How did your life change when the war ended?
Don came home and we got married on February 16, 1946 in the middle of a blizzard in St. Paul. Don apprenticed as a machinist at Mare Island, and we moved to Vallejo in 1948. We had two sons, Steve and David. In 1955 we moved to a house on Tennessee Street and raised the boys there.
6. Your most vivid memories of:
• Cold War – It was a conflict in the news, on television, but it didn’t interfere with your living. That was the conflict with Russia.
• The first moon walk – It was pretty wonderful! We all watched it.
• Assassination of JFK – He was killed on my parents’ 40th Anniversary. We were in Minnesota visiting them. Everyone was shocked.
• Vietnam War? – My sons were in the Reserves. They were activated and one of them went to England. Neither went to Vietnam.
• Assassination of Martin Luther King, Jr.? – I admired him, but I wasn’t involved in the marches or protests.
• The 50s? – I spent the 50s raising kids and a dog or two!
• The 60s? – I love to volunteer. I was a docent at John F. Kennedy Library when it opened, and I have continued volunteering until today. I am the last charter member of the Friends of the Library still on the Friends Board.
• The 70s? – Don retired in 1977 and we started traveling. We logged 173 days in Great Britain, and we traveled all over Europe and the U.S. We traveled to France within 35 miles of where the Bareilles family came from. We traveled to Norway, Sweden, and Germany. I have been to London 11-12 times since 1977. I’ve seen quite a few plays and musicals there including “Phantom of the Opera” and Agatha Christie’s “The Mouse Trap”. In my travels in England, I attended a National Dollhouse show featuring dollhouses from all over the world, and it was fascinating. Since then I have acquired a lovely dollhouse which I have redecorated twice, and hand crocheted a rug for one of the rooms.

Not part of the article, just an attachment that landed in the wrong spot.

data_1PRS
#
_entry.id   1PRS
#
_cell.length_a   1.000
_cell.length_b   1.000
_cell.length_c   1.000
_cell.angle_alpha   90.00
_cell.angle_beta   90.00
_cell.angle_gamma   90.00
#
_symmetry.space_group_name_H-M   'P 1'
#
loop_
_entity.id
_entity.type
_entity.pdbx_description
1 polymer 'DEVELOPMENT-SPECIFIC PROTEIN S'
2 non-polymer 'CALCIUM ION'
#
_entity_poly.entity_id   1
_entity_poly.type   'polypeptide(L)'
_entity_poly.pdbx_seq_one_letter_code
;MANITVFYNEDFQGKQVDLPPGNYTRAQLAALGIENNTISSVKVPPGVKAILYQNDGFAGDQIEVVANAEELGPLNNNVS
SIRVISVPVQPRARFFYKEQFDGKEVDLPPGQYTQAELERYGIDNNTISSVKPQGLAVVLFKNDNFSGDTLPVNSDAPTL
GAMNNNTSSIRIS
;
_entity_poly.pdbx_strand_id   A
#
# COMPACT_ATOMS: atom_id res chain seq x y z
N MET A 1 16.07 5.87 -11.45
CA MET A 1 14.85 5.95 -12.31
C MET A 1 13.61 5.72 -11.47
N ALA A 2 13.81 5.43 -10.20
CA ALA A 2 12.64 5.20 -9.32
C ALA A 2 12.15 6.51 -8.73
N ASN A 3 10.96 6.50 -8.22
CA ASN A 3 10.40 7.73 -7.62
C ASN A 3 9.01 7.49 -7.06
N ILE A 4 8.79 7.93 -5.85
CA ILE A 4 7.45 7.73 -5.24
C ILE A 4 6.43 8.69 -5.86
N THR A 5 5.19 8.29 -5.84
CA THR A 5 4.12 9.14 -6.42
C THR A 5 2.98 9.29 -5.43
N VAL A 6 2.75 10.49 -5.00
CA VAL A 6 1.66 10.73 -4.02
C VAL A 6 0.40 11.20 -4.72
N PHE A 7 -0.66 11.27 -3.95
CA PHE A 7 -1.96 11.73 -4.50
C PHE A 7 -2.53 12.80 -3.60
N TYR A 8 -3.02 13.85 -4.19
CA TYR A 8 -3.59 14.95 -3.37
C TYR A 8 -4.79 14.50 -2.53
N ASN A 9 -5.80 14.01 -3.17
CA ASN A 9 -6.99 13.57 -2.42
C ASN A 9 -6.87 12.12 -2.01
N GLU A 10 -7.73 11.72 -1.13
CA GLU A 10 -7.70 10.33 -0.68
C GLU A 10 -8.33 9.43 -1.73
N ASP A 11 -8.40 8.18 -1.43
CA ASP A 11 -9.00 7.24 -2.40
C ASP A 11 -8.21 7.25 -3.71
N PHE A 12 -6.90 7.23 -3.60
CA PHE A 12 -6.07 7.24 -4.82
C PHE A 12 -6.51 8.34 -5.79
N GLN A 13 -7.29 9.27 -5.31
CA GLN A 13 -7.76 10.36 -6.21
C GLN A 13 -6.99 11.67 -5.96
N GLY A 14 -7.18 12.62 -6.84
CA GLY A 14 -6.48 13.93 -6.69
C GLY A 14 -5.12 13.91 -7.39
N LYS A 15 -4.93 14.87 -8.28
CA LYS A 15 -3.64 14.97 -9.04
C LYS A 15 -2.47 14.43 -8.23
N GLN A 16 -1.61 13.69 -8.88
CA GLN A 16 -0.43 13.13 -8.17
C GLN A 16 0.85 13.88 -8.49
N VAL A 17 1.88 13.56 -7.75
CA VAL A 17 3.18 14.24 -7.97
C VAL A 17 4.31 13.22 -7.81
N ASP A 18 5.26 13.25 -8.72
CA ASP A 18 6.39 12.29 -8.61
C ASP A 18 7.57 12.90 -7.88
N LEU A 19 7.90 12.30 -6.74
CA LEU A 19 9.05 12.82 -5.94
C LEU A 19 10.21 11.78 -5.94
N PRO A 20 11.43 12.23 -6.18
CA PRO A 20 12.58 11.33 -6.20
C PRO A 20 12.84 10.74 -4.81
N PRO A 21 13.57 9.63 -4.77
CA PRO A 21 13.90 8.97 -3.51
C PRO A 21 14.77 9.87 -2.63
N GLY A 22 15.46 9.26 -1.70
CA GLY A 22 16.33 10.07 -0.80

7. What do you think has been the most important invention of the last hundred years? Why?
For most Americans, I’d say medical improvements. Of course, the television and computer were major inventions. The discovery of penicillin antibiotic and the Salk polio vaccine has saved so many lives! And medical progress is still expanding, and finding new ways to improve the quality of life.
8. If you could pass on any advice about life to the newest generation of your family, based on your experiences, what would it be?
Be kind to each other. People can be shockingly unkind.
9. What book had a big influence on you?
I love to read, I have read many books, and I feel most inspired by the Bible.
10. What major life event did you experience that changed you?
World War II. I graduated high school in 1942. A year later, so many of the boys were dead and gone. World War II was hard because we lost so many people that we knew.
Also, 9/11, because it showed Americans how vulnerable we are.